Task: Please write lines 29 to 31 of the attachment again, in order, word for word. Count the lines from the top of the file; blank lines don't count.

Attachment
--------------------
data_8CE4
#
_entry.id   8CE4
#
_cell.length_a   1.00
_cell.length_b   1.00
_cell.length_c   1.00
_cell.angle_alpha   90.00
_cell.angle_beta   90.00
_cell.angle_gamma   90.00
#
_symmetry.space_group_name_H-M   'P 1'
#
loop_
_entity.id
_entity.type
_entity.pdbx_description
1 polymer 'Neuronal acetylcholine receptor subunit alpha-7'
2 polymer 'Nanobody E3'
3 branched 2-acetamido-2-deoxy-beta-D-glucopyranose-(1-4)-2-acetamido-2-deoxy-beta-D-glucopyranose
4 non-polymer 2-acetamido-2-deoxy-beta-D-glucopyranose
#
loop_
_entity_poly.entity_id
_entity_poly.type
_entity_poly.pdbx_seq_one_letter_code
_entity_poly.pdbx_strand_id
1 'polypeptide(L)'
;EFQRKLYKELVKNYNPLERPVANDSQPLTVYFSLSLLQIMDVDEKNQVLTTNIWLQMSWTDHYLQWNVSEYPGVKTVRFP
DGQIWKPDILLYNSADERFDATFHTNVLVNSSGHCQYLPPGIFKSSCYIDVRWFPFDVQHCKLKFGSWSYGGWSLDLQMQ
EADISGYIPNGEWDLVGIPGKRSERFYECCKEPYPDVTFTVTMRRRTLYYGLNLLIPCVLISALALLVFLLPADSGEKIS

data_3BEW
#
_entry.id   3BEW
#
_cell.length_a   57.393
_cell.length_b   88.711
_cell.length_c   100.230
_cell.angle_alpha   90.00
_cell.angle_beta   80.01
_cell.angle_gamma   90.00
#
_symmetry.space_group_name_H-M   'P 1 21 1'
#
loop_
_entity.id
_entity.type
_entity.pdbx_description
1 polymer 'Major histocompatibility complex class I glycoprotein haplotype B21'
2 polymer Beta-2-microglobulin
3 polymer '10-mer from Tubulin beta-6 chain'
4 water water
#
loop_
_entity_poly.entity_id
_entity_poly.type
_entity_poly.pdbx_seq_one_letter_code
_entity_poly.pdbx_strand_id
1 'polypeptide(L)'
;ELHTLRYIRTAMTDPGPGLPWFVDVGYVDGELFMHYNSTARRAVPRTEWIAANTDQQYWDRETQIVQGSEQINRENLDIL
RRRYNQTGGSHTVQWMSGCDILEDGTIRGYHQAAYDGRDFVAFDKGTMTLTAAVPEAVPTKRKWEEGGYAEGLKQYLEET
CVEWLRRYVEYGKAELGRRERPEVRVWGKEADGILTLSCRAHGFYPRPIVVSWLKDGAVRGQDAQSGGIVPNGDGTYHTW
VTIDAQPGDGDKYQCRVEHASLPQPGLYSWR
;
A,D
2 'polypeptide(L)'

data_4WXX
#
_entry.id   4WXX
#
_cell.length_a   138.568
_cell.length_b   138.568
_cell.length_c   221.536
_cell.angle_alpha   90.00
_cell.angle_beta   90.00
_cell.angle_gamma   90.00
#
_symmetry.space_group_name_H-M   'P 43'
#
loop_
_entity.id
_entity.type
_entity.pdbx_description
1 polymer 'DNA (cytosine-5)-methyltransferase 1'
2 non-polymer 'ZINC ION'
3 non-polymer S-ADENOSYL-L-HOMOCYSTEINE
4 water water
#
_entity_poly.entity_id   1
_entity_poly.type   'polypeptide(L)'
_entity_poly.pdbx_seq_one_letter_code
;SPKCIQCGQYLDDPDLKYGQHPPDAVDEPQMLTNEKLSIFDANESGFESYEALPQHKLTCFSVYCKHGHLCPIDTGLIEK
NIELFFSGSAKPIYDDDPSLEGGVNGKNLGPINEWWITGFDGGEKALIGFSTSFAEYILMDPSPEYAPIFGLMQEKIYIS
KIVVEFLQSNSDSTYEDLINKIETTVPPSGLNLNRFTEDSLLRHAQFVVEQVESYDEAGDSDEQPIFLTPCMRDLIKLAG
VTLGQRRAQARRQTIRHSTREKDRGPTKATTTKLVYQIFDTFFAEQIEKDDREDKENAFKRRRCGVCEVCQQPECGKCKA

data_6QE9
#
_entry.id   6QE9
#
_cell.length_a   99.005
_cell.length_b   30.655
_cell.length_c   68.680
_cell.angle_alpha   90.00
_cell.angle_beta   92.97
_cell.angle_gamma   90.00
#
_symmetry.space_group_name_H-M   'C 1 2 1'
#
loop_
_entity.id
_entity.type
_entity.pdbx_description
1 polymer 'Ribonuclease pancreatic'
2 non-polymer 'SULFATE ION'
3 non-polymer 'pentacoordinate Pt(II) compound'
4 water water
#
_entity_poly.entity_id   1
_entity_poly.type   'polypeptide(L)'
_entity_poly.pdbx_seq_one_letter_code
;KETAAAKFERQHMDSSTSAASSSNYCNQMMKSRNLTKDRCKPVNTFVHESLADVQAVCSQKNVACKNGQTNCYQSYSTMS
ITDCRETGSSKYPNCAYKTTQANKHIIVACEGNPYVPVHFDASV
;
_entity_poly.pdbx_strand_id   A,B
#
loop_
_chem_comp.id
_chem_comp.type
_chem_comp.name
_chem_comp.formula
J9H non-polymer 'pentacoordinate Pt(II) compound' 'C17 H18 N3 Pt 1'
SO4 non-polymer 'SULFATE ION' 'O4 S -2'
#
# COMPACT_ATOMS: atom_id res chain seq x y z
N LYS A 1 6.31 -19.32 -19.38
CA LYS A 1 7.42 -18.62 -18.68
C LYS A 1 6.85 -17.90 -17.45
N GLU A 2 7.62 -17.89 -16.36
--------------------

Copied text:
;EFQRKLYKELVKNYNPLERPVANDSQPLTVYFSLSLLQIMDVDEKNQVLTTNIWLQMSWTDHYLQWNVSEYPGVKTVRFP
DGQIWKPDILLYNSADERFDATFHTNVLVNSSGHCQYLPPGIFKSSCYIDVRWFPFDVQHCKLKFGSWSYGGWSLDLQMQ
EADISGYIPNGEWDLVGIPGKRSERFYECCKEPYPDVTFTVTMRRRTLYYGLNLLIPCVLISALALLVFLLPADSGEKIS